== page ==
Global Regulatory Submissions for QbD: Wyeth's Experience in the CMC Pilot - Pharmaceutical Technology

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Global Regulatory Submissions for QbD: Wyeth's Experience in the CMC Pilot
Representatives of one pilot program participant, Wyeth, outline the experiences and lessons learned for implementing a science- and risk-based approach to drug-development and manufacturing.


Pharmaceutical Technology
Volume 33, Issue 10, pp. 96-102

The process and product understanding discussions established a platform for the review of the comparability protocol for RTR implementation. Topics addressed during these interactions included the rationale for the choice of the process analyzers; development, validation, and maintenance of chemometric models; and acceptance criteria for RTR tests and their correlation to the regulatory specifications and sampling plans.

FDA's guidance for industry, Investigating Out-of-Specification (OOS) Test Results for Pharmaceutical Production, does not address PAT approaches (8). Therefore, Wyeth and FDA extensively discussed the approach for handling out-of-trend, OOS, reaction modes, management of PAT failures, and alternate approaches to release product when such events occur. The parties also discussed batch disposition in the PAT environment.

For Product Y, Wyeth concentrated the QbD work on the impurities and degradation of the drug substance and then linked this information to the degradation of the drug product. Wyeth conducted in-depth analyses of the synthetic steps and crystallization, evaluated the root causes of the formation of impurities and degradation products, and established controls of the CPPs to minimize those impurities and degradation products in the drug substance. Further controls beyond compendial testing were placed on an excipient to minimize the potential formation of degradation products in the drug product.

Preapproval inspection and preoperational visit. A field inspector and two reviewers from FDA's Office of New Drug Quality Assessmement participated in the PAI for Product X. The inspection was science- and risk-based with a strong focus on the quality systems for QbD implementation. Topics discussed during the PAI included systems for QRM implementation at the manufacturing site, change controls, corrective action/ preventive action (CAPA), product and process monitoring, and the implementation of design space.

Development and operational personnel from Wyeth were involved in the PAI. The development personnel led discussions related to the pharmaceutical development (process and product understanding), while the site's operational personnel led discussions about the quality systems and implementation of QbD within the site. The POV was made by three employees from the Center for Drug Evaluation and Research (one from the review division, one from the Office of Regulatory Policy, and one from the Office of Compliance) and three from the field (two from the district and one from the PAT team). The discussions were science- and risk-based with an emphasis on the quality systems for the implementation of PAT and RTR at the site. Specific talks focused on:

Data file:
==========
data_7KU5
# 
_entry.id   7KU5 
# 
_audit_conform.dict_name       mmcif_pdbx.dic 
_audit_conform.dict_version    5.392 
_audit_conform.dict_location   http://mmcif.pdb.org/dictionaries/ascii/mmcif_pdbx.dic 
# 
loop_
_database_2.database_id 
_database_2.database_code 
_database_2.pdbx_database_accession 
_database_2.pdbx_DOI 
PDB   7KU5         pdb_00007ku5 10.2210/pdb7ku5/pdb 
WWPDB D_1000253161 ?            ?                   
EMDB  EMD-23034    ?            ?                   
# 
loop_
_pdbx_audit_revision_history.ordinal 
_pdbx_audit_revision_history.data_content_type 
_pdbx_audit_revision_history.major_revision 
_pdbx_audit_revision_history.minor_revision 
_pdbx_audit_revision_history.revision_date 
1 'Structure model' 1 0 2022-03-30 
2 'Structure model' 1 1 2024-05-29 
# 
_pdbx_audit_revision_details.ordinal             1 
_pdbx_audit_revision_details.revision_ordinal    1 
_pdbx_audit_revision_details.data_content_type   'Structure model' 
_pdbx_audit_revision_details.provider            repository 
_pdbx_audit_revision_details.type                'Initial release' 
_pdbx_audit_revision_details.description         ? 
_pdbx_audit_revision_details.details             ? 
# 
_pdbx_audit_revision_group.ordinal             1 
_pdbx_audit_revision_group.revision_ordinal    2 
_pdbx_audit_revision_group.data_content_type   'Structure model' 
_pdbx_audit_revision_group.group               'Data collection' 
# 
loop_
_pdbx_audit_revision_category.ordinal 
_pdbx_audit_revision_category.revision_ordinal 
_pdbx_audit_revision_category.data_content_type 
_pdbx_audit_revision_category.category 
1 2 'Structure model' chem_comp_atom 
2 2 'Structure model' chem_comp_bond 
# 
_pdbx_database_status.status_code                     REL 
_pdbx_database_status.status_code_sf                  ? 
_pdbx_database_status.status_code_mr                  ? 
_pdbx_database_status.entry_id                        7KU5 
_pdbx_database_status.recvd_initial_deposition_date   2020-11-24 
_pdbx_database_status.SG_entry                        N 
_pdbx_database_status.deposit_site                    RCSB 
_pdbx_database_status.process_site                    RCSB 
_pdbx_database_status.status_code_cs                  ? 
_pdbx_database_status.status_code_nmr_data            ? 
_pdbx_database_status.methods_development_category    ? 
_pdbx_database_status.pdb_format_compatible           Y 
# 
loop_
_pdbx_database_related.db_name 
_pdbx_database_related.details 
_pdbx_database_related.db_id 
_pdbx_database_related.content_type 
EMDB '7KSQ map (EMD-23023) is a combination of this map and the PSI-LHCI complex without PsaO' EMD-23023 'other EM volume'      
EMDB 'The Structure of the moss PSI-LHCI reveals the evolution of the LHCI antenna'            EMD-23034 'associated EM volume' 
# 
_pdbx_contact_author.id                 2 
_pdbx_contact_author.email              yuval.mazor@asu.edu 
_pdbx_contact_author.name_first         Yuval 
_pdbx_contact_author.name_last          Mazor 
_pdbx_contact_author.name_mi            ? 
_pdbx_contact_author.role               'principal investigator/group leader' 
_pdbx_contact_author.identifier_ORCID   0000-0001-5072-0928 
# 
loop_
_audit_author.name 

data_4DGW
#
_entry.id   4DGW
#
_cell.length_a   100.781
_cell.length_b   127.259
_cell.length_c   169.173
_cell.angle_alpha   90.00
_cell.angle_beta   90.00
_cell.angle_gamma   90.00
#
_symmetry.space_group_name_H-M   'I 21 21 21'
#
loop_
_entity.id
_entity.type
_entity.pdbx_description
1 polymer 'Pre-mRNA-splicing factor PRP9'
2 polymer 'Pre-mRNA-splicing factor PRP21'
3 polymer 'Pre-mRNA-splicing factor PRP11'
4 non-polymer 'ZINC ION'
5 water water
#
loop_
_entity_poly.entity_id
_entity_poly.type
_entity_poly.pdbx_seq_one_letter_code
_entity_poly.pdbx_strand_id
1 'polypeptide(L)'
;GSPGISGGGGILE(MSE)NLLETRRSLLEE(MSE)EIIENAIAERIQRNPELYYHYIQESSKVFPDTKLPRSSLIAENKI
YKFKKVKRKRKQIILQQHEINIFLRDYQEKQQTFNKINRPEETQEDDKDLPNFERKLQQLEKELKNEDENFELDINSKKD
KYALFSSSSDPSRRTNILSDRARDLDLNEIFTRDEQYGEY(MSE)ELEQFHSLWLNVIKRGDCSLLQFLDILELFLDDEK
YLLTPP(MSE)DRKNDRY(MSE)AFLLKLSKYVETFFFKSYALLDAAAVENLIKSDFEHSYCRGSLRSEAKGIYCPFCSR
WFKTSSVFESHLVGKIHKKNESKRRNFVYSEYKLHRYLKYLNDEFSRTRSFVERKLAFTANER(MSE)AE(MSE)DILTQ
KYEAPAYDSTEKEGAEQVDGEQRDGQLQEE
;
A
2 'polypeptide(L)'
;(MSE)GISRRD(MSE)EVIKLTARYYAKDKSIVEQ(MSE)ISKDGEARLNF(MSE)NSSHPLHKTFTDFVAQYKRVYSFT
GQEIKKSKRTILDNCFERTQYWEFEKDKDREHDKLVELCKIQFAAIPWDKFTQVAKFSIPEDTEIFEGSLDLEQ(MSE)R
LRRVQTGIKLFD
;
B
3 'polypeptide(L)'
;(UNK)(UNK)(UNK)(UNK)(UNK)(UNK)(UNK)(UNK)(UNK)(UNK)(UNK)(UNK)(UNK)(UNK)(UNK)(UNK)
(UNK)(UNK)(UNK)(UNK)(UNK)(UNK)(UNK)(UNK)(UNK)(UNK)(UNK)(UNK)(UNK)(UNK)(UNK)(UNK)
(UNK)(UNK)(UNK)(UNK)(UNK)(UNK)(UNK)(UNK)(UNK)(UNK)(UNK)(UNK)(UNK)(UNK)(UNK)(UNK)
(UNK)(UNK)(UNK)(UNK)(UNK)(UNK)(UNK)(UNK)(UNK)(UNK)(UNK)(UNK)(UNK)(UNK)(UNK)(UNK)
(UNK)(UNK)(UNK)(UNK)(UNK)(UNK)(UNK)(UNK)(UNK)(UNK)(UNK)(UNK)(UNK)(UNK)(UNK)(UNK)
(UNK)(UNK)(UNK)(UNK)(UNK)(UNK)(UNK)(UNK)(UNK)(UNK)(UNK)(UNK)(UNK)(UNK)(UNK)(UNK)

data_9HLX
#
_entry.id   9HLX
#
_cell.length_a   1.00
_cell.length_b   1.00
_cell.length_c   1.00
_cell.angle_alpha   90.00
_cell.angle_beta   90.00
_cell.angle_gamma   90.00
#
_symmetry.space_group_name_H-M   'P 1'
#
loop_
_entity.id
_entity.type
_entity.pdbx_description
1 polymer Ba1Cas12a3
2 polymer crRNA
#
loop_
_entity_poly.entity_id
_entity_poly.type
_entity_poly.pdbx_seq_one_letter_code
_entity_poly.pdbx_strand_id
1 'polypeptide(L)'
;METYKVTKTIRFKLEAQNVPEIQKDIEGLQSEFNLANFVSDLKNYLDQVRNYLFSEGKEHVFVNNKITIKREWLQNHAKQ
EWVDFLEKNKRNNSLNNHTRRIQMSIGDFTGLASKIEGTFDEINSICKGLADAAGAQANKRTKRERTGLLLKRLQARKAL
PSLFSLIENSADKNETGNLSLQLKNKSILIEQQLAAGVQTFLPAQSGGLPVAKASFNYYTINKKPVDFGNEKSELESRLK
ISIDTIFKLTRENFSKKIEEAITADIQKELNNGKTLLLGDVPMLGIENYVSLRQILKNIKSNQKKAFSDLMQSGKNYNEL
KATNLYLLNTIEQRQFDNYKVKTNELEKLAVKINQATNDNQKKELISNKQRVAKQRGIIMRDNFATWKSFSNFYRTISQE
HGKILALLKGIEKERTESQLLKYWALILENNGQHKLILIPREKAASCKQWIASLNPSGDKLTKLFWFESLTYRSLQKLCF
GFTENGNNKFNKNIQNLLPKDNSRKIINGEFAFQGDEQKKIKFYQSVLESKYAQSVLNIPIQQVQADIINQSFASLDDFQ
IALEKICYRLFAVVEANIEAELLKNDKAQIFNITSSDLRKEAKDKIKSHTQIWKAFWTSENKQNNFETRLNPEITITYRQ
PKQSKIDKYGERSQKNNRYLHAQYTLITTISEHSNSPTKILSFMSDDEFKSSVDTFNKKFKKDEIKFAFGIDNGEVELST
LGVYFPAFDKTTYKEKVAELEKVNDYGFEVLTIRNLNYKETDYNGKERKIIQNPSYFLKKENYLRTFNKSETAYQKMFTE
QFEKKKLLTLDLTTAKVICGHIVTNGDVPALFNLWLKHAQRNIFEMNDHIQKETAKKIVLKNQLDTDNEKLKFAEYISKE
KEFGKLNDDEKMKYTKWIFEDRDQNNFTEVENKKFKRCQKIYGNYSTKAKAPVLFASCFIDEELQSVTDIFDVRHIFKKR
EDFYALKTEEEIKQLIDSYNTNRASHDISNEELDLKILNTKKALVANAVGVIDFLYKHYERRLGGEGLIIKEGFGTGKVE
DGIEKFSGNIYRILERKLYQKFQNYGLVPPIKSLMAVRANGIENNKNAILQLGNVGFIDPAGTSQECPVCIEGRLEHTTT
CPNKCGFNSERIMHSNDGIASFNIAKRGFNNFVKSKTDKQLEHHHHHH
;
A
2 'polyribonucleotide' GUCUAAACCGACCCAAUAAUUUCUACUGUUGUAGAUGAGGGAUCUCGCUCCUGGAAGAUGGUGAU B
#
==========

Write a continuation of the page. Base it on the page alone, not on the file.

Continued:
• Disaster recovery systems in the event of PAT failure, including the implementation of alternative tests, sampling plans, and justifications to demonstrate that the alternate tests would provide the same level of assurance as the RTR mode
  • Systems for chemometric model development, validation, and optimization in the production environment
  • Systems for tracking and trending data
  • Batch-release processes in the RTR environment.

The PAIs for Product Y were conducted at the drug-substance and drug-product manufacturing sites. Two reviewers participated in the inspection at the drug substance site because the QbD work was focused there. The inspection assisted in clarifying the definition of the starting materials and the synthetic process flow.

Overall regulatory assessment. Wyeth's experience during the CMC Pilot Program review was positive. The open communication with FDA resulted in several scientific discussions that led to a common understanding of various topics. The agency's centralized coordination of the two NDAs for Product X under one CMC review team enhanced overall efficiency and avoided duplication of efforts for FDA and the sponsor. The POV served as an opportunity to obtain feedback on the modifications to the quality systems that were based on science-and risk-based approaches.


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